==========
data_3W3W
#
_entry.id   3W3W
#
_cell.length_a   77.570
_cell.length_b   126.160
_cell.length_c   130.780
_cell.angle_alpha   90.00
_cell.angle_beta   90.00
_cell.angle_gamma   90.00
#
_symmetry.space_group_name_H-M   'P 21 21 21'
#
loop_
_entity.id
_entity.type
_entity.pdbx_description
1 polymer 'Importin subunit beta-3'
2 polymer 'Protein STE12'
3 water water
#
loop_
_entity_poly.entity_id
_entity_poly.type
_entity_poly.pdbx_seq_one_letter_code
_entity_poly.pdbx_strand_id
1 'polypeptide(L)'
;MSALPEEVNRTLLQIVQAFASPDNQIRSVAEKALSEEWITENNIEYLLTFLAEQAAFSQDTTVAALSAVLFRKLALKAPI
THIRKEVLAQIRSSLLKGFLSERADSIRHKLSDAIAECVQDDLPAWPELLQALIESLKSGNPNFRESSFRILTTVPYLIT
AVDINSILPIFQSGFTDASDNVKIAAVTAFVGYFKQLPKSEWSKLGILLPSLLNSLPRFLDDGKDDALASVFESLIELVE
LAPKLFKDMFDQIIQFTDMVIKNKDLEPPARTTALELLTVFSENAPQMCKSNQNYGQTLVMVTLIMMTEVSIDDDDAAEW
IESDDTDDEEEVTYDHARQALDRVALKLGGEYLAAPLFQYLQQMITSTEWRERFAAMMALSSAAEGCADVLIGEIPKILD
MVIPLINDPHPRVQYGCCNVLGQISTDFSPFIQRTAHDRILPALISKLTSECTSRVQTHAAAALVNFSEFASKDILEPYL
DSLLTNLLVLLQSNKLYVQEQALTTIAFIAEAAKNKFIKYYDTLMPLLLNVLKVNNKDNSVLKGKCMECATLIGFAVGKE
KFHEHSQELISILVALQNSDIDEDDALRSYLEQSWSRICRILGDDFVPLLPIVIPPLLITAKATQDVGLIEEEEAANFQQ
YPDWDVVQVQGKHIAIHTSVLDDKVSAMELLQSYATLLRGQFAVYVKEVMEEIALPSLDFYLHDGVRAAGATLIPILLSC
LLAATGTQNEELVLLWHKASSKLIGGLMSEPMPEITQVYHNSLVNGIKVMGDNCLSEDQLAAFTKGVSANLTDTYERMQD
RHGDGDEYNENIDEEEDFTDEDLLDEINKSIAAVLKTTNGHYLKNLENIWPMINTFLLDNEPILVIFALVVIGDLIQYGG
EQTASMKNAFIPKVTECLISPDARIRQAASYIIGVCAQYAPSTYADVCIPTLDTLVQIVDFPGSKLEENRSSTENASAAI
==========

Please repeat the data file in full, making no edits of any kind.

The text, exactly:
data_3W3W
#
_entry.id   3W3W
#
_cell.length_a   77.570
_cell.length_b   126.160
_cell.length_c   130.780
_cell.angle_alpha   90.00
_cell.angle_beta   90.00
_cell.angle_gamma   90.00
#
_symmetry.space_group_name_H-M   'P 21 21 21'
#
loop_
_entity.id
_entity.type
_entity.pdbx_description
1 polymer 'Importin subunit beta-3'
2 polymer 'Protein STE12'
3 water water
#
loop_
_entity_poly.entity_id
_entity_poly.type
_entity_poly.pdbx_seq_one_letter_code
_entity_poly.pdbx_strand_id
1 'polypeptide(L)'
;MSALPEEVNRTLLQIVQAFASPDNQIRSVAEKALSEEWITENNIEYLLTFLAEQAAFSQDTTVAALSAVLFRKLALKAPI
THIRKEVLAQIRSSLLKGFLSERADSIRHKLSDAIAECVQDDLPAWPELLQALIESLKSGNPNFRESSFRILTTVPYLIT
AVDINSILPIFQSGFTDASDNVKIAAVTAFVGYFKQLPKSEWSKLGILLPSLLNSLPRFLDDGKDDALASVFESLIELVE
LAPKLFKDMFDQIIQFTDMVIKNKDLEPPARTTALELLTVFSENAPQMCKSNQNYGQTLVMVTLIMMTEVSIDDDDAAEW
IESDDTDDEEEVTYDHARQALDRVALKLGGEYLAAPLFQYLQQMITSTEWRERFAAMMALSSAAEGCADVLIGEIPKILD
MVIPLINDPHPRVQYGCCNVLGQISTDFSPFIQRTAHDRILPALISKLTSECTSRVQTHAAAALVNFSEFASKDILEPYL
DSLLTNLLVLLQSNKLYVQEQALTTIAFIAEAAKNKFIKYYDTLMPLLLNVLKVNNKDNSVLKGKCMECATLIGFAVGKE
KFHEHSQELISILVALQNSDIDEDDALRSYLEQSWSRICRILGDDFVPLLPIVIPPLLITAKATQDVGLIEEEEAANFQQ
YPDWDVVQVQGKHIAIHTSVLDDKVSAMELLQSYATLLRGQFAVYVKEVMEEIALPSLDFYLHDGVRAAGATLIPILLSC
LLAATGTQNEELVLLWHKASSKLIGGLMSEPMPEITQVYHNSLVNGIKVMGDNCLSEDQLAAFTKGVSANLTDTYERMQD
RHGDGDEYNENIDEEEDFTDEDLLDEINKSIAAVLKTTNGHYLKNLENIWPMINTFLLDNEPILVIFALVVIGDLIQYGG
EQTASMKNAFIPKVTECLISPDARIRQAASYIIGVCAQYAPSTYADVCIPTLDTLVQIVDFPGSKLEENRSSTENASAAI